I offer my apologies that my usual post didn’t materialize this morning. I was not finding local news to be the least bit inspiring, alas.
But here’s a tasty tater tidbit that I just can’t resist sinking my teeth into.
This quick-to-become-viral story is truly a non-story. Basically Hasbro is acknowledging something that has always been true: all of the toys are potatoes. It’s the child who plays with them who decides their gender. Isn’t that what the best play is all about? The child decides.
I’m both amused and annoyed by those who are grandstanding about this as though it is a telling indicator of a liberal conspiracy to smash the “God-given” gender binary. It’s a toy. It’s a potato. Potatoes don’t have gender. But this is all obvious stuff.
As a career early childhood educator, I have spent enough time observing children play to have some educated opinions. I even have a few about Potato Head toys.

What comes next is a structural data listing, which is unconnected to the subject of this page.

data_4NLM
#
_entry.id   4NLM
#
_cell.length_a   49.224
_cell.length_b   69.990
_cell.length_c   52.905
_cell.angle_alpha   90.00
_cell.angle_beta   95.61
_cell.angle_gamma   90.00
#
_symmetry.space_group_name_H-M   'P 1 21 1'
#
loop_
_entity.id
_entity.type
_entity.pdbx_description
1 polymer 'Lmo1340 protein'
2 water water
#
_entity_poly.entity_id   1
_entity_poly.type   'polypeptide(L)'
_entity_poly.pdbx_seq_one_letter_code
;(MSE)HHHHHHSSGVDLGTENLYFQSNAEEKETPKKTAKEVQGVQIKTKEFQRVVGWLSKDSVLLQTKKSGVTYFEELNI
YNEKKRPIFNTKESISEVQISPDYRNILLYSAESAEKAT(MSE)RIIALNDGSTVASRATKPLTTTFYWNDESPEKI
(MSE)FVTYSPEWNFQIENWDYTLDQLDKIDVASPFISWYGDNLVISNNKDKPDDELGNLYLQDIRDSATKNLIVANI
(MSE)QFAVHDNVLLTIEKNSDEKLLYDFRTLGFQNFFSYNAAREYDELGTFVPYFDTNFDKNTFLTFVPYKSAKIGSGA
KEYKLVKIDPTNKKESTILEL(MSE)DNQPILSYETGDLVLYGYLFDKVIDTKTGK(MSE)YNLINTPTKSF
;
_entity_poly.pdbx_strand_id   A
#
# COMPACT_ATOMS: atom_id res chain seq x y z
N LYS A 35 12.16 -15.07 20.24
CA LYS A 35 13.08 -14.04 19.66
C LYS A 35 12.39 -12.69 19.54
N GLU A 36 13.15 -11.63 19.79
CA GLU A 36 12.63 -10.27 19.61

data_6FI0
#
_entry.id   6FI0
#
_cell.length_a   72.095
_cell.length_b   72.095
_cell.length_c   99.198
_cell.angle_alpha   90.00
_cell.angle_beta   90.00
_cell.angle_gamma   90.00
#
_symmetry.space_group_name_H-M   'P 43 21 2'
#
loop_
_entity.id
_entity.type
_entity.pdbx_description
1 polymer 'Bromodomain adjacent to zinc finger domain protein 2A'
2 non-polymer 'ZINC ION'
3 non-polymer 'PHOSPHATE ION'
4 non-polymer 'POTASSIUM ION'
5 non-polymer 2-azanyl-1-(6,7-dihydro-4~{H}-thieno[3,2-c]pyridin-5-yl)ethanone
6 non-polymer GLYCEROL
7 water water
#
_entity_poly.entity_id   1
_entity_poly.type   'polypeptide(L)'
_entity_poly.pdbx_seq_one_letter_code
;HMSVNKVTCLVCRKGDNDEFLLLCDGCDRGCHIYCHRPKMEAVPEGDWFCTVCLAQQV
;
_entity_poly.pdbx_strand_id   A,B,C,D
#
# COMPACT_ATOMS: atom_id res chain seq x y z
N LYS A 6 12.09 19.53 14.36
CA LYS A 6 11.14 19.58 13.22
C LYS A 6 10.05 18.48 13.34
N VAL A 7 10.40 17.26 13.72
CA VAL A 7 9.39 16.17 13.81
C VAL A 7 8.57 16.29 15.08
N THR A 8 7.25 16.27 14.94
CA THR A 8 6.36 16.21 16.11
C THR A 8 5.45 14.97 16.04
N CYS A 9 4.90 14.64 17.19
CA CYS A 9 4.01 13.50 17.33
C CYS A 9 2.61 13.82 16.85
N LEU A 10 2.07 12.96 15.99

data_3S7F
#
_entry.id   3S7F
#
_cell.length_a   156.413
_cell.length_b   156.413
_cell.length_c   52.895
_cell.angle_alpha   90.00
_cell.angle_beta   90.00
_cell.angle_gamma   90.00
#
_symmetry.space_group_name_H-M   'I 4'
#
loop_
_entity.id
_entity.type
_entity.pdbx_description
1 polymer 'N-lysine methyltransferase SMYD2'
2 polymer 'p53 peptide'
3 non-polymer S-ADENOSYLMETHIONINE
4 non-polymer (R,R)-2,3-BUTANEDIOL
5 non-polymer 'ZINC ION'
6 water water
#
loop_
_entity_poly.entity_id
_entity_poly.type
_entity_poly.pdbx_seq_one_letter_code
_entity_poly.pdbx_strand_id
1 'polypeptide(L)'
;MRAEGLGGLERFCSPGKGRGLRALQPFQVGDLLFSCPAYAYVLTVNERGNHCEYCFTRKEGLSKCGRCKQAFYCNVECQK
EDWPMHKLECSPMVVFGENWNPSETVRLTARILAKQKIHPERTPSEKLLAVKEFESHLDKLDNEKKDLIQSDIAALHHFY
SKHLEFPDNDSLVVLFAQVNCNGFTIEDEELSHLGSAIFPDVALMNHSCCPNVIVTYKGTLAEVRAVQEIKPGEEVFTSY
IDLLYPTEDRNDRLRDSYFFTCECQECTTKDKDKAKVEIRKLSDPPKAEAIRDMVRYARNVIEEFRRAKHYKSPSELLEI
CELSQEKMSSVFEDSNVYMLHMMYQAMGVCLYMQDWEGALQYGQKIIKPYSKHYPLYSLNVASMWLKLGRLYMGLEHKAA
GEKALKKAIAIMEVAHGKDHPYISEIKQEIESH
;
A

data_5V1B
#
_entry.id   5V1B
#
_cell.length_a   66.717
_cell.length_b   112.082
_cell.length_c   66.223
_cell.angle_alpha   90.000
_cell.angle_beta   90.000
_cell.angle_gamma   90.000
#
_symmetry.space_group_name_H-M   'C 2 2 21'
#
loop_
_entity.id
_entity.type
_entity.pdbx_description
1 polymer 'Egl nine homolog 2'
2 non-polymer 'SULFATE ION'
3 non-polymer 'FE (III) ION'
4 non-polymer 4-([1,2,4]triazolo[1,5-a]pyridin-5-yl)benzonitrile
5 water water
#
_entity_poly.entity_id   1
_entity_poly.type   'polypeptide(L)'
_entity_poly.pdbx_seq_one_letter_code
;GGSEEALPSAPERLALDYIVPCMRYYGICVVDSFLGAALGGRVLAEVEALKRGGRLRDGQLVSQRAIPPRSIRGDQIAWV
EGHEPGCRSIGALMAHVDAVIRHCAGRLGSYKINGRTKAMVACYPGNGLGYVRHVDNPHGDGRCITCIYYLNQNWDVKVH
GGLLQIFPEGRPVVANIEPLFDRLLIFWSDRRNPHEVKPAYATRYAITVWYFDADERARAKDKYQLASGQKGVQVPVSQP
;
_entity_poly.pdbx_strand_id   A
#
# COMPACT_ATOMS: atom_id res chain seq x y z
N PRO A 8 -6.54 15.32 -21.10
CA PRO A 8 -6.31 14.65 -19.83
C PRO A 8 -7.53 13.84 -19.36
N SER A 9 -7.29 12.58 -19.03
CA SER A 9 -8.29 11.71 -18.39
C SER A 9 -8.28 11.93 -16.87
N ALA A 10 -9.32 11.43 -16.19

For those whose takeaway is that this is a stupid toy to begin with and why is anyone still playing with them, well, you’re entitled to your opinion. But, believe it or not, Potato Head play helps develop fine motor strength and hand-eye coordination. It supports choice-making, develops imagination through dramatic play, encourages the use of descriptive and even mathematical language.
But, subversive? That part has always been inherent within the toy itself. Children take delight in mixing and matching all the body parts and accessories. Some may choose to assemble something which rigidly conforms to gender stereotypes, but many do not. Young children are nowhere near as bound to gender expectations as adults. A toy which allows for open-ended play is a very healthy part of child development.
It does not matter if your potato has a pink handbag or a cowboy hat or red kissy lips paired with a mustache. What matters is that you choose. You feel satisfaction in your choices. You try something, change your mind, try something else. The child decides.
Through all this play the child is developing their sense of self. They know what feels good to them and what doesn’t. They also see what is accepted and what isn’t. A child will not be harmed by the name change of a toy but they will be harmed by adults who seek to limit their choices and imagination.
In conclusion, I’d like to share with you what my first Potato Head looked like.
Don’t believe me? Watch this.